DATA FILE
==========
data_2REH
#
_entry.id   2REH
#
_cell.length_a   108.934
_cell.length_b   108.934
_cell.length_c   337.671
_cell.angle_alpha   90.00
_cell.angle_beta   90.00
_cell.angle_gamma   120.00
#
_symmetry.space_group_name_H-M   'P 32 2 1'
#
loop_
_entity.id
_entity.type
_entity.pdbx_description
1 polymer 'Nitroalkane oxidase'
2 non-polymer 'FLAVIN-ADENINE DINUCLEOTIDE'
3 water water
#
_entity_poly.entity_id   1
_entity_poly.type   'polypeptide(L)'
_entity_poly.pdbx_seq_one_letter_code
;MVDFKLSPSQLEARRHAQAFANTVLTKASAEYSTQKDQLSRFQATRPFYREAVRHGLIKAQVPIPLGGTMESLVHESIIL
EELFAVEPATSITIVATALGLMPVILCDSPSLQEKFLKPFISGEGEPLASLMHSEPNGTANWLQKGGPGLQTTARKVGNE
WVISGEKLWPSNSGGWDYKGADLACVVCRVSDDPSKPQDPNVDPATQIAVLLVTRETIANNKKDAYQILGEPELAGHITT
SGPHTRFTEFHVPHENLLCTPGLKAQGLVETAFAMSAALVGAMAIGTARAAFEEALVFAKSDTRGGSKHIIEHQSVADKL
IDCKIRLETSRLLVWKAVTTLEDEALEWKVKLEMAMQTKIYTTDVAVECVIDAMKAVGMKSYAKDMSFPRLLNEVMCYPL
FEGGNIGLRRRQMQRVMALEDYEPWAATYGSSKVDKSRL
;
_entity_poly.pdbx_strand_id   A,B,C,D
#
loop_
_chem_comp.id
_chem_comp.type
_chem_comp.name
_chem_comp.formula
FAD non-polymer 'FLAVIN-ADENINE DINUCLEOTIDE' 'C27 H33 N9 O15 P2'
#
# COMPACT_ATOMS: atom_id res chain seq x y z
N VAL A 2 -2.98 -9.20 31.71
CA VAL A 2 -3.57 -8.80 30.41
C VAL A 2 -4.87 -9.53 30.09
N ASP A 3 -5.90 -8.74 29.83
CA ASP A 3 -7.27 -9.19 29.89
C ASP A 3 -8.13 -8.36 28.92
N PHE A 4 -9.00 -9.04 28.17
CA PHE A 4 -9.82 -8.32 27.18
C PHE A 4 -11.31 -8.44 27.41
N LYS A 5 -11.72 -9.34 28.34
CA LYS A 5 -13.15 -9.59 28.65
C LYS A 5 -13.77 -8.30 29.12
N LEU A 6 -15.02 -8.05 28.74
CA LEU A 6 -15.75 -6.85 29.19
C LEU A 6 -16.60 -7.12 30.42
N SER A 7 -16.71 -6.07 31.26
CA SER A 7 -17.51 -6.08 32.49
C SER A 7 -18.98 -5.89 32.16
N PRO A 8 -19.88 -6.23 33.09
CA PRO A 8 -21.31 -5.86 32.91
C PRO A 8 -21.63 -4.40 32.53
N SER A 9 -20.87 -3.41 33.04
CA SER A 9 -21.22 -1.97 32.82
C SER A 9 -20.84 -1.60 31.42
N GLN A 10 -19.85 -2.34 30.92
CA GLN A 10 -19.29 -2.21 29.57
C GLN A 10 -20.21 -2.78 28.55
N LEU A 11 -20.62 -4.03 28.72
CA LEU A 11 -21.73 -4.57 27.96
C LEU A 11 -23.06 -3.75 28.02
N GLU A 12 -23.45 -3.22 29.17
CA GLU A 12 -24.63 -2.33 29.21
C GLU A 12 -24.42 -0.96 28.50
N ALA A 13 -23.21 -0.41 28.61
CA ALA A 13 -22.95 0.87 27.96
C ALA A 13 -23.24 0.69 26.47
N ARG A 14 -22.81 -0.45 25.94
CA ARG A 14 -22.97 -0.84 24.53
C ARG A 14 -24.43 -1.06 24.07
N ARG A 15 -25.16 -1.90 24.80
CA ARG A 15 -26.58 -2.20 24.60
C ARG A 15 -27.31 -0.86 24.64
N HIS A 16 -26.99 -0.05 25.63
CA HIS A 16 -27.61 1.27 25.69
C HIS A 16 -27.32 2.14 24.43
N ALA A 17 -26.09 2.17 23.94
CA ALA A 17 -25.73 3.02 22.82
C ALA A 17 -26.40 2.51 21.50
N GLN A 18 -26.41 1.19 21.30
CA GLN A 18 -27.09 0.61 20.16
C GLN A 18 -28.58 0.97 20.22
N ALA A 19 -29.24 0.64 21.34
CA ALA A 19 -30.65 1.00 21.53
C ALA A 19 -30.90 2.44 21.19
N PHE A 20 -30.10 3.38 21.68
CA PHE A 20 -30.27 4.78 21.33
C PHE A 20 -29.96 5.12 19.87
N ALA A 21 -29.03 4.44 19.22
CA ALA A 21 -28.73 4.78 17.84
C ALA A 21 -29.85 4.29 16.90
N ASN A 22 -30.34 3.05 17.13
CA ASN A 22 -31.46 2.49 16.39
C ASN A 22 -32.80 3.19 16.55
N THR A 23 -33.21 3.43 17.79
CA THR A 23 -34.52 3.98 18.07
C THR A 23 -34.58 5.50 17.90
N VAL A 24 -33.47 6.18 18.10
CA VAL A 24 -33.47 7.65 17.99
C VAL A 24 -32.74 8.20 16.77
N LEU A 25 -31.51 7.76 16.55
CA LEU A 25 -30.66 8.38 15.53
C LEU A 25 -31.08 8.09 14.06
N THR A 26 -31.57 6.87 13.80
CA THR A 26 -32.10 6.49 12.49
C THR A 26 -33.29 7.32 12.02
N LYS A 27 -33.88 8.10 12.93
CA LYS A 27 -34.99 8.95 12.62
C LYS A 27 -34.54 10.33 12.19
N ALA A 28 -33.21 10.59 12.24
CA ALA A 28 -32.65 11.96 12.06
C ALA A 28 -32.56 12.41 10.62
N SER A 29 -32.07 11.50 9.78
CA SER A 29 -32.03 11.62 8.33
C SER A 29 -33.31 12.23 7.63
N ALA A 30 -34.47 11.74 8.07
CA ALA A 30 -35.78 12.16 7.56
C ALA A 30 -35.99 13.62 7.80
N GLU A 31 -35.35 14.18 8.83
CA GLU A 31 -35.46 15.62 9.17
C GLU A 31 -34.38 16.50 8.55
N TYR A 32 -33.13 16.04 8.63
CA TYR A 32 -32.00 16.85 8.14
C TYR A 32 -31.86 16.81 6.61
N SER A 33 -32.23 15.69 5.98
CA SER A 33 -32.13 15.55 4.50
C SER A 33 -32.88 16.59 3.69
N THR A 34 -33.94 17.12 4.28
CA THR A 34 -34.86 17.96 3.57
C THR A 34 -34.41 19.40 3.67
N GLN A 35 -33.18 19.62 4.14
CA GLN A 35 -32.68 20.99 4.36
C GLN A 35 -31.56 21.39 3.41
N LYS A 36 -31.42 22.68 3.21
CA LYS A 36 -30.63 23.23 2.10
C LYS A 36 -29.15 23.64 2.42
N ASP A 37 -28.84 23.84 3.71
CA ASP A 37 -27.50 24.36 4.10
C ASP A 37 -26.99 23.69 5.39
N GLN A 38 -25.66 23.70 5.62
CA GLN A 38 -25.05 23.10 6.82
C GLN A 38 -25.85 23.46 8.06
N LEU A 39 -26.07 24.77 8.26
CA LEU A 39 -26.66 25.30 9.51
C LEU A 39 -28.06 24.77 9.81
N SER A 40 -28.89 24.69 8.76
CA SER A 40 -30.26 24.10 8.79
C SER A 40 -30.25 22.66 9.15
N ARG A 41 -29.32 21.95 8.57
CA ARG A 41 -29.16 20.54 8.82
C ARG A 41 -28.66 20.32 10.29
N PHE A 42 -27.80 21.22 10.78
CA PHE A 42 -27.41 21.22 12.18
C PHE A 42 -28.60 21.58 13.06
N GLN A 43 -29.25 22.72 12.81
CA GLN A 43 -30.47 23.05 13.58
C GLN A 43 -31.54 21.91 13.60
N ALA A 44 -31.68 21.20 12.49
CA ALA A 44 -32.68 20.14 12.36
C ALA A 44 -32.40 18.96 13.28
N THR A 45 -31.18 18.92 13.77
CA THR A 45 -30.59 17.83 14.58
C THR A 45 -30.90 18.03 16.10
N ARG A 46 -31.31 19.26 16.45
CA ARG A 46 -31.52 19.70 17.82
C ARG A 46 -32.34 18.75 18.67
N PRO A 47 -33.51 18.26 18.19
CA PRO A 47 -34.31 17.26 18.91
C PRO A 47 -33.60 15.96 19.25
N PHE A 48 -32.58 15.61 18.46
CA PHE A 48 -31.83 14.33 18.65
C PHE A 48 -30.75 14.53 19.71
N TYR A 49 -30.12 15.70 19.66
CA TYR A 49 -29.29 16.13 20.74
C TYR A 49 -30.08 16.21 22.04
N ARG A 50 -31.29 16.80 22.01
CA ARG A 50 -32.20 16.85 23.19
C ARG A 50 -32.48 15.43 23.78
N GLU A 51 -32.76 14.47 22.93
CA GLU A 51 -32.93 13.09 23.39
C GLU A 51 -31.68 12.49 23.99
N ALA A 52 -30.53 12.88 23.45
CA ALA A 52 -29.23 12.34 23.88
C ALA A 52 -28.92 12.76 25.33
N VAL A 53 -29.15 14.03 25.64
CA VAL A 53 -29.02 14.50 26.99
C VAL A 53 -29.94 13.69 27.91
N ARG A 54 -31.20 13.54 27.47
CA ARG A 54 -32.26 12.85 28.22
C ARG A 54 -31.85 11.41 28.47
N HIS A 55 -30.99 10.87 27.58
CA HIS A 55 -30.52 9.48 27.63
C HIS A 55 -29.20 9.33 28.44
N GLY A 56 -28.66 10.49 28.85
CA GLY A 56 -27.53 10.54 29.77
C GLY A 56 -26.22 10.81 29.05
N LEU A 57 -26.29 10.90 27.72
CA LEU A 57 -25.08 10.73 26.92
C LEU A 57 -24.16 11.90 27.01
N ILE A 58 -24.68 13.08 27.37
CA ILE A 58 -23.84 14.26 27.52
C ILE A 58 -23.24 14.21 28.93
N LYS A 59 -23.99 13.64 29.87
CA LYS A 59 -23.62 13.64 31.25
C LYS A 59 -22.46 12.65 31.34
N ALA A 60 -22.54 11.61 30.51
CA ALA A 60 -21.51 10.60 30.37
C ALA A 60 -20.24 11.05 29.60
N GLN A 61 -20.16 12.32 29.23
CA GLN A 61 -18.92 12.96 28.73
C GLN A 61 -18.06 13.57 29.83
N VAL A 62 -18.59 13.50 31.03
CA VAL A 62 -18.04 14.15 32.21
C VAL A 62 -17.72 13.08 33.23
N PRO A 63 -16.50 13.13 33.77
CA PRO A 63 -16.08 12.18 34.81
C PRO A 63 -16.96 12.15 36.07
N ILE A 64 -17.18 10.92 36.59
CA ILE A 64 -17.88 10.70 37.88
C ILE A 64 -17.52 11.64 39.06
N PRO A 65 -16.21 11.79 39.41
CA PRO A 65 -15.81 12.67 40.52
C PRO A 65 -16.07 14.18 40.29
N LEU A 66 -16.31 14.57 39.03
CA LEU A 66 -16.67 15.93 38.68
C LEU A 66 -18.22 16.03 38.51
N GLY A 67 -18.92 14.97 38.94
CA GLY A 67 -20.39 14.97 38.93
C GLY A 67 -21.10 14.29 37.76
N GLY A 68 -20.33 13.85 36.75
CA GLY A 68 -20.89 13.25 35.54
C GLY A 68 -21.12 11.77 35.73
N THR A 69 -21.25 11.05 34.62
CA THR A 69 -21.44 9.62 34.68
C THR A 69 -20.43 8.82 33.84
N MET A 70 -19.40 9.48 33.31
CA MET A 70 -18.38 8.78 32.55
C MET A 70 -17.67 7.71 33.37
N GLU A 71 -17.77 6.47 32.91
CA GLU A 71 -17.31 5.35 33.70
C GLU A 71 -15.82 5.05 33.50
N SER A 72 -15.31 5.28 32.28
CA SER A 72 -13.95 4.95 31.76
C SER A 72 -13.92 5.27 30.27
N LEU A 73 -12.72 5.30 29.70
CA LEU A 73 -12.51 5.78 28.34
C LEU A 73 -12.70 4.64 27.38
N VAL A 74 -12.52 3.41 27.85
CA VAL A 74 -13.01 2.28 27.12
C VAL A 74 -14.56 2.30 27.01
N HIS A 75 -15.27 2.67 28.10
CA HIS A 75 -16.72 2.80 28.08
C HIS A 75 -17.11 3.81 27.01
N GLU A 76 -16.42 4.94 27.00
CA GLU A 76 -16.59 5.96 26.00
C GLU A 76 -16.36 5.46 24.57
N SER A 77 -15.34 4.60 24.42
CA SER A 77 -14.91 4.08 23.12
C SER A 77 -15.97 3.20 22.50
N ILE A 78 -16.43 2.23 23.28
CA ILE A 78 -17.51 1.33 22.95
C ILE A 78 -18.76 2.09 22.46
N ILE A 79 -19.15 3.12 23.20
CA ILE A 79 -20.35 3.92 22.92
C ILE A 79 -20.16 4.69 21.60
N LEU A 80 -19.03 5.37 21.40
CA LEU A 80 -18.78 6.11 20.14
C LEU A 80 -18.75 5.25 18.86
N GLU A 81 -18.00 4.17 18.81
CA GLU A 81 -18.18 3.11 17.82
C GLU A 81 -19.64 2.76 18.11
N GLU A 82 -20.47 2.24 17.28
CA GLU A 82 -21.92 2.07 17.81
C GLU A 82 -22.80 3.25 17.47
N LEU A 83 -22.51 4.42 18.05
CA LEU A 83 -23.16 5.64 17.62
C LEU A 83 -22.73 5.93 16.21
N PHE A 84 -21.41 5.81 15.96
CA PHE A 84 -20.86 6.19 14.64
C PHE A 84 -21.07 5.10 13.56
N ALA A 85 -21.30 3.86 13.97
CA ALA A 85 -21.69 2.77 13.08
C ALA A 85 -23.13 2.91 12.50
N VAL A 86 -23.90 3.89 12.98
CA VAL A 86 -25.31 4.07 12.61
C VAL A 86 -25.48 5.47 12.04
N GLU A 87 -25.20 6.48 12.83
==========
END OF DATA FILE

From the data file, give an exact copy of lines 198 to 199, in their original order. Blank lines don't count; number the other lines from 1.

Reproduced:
N ARG A 54 -31.20 13.54 27.47
CA ARG A 54 -32.26 12.85 28.22